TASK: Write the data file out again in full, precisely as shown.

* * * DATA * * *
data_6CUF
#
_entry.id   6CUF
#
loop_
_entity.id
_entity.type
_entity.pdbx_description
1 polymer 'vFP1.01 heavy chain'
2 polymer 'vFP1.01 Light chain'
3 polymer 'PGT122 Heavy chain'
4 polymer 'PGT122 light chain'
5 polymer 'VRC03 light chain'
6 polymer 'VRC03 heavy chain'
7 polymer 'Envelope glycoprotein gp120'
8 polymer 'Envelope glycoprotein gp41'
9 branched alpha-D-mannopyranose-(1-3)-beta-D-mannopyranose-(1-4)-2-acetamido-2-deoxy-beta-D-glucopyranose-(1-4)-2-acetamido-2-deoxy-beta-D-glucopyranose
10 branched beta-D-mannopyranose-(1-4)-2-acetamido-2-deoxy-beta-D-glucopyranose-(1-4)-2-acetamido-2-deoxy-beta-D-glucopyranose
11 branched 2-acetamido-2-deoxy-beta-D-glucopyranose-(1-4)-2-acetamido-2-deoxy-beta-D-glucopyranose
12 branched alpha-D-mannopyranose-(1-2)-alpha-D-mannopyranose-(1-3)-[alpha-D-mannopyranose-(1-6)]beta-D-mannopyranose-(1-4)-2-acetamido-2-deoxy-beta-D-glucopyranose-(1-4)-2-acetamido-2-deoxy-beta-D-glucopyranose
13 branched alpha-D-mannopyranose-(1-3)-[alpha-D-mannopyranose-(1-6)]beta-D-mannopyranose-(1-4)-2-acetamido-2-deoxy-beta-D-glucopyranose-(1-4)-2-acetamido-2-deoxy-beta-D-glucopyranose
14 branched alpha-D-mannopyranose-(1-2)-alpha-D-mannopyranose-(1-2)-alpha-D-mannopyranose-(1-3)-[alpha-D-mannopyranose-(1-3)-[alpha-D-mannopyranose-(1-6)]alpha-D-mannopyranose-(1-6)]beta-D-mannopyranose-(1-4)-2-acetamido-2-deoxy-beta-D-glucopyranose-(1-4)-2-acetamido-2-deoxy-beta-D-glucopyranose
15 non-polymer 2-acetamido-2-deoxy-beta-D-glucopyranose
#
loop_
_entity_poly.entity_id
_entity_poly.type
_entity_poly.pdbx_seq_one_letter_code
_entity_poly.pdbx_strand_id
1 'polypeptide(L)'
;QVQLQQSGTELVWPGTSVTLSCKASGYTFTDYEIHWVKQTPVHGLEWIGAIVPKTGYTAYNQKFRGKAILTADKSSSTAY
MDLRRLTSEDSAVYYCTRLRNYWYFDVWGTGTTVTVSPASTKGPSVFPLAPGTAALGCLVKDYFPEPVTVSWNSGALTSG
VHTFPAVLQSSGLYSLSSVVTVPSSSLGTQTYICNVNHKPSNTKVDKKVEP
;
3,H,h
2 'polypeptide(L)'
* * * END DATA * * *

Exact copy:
data_6CUF
#
_entry.id   6CUF
#
loop_
_entity.id
_entity.type
_entity.pdbx_description
1 polymer 'vFP1.01 heavy chain'
2 polymer 'vFP1.01 Light chain'
3 polymer 'PGT122 Heavy chain'
4 polymer 'PGT122 light chain'
5 polymer 'VRC03 light chain'
6 polymer 'VRC03 heavy chain'
7 polymer 'Envelope glycoprotein gp120'
8 polymer 'Envelope glycoprotein gp41'
9 branched alpha-D-mannopyranose-(1-3)-beta-D-mannopyranose-(1-4)-2-acetamido-2-deoxy-beta-D-glucopyranose-(1-4)-2-acetamido-2-deoxy-beta-D-glucopyranose
10 branched beta-D-mannopyranose-(1-4)-2-acetamido-2-deoxy-beta-D-glucopyranose-(1-4)-2-acetamido-2-deoxy-beta-D-glucopyranose
11 branched 2-acetamido-2-deoxy-beta-D-glucopyranose-(1-4)-2-acetamido-2-deoxy-beta-D-glucopyranose
12 branched alpha-D-mannopyranose-(1-2)-alpha-D-mannopyranose-(1-3)-[alpha-D-mannopyranose-(1-6)]beta-D-mannopyranose-(1-4)-2-acetamido-2-deoxy-beta-D-glucopyranose-(1-4)-2-acetamido-2-deoxy-beta-D-glucopyranose
13 branched alpha-D-mannopyranose-(1-3)-[alpha-D-mannopyranose-(1-6)]beta-D-mannopyranose-(1-4)-2-acetamido-2-deoxy-beta-D-glucopyranose-(1-4)-2-acetamido-2-deoxy-beta-D-glucopyranose
14 branched alpha-D-mannopyranose-(1-2)-alpha-D-mannopyranose-(1-2)-alpha-D-mannopyranose-(1-3)-[alpha-D-mannopyranose-(1-3)-[alpha-D-mannopyranose-(1-6)]alpha-D-mannopyranose-(1-6)]beta-D-mannopyranose-(1-4)-2-acetamido-2-deoxy-beta-D-glucopyranose-(1-4)-2-acetamido-2-deoxy-beta-D-glucopyranose
15 non-polymer 2-acetamido-2-deoxy-beta-D-glucopyranose
#
loop_
_entity_poly.entity_id
_entity_poly.type
_entity_poly.pdbx_seq_one_letter_code
_entity_poly.pdbx_strand_id
1 'polypeptide(L)'
;QVQLQQSGTELVWPGTSVTLSCKASGYTFTDYEIHWVKQTPVHGLEWIGAIVPKTGYTAYNQKFRGKAILTADKSSSTAY
MDLRRLTSEDSAVYYCTRLRNYWYFDVWGTGTTVTVSPASTKGPSVFPLAPGTAALGCLVKDYFPEPVTVSWNSGALTSG
VHTFPAVLQSSGLYSLSSVVTVPSSSLGTQTYICNVNHKPSNTKVDKKVEP
;
3,H,h
2 'polypeptide(L)'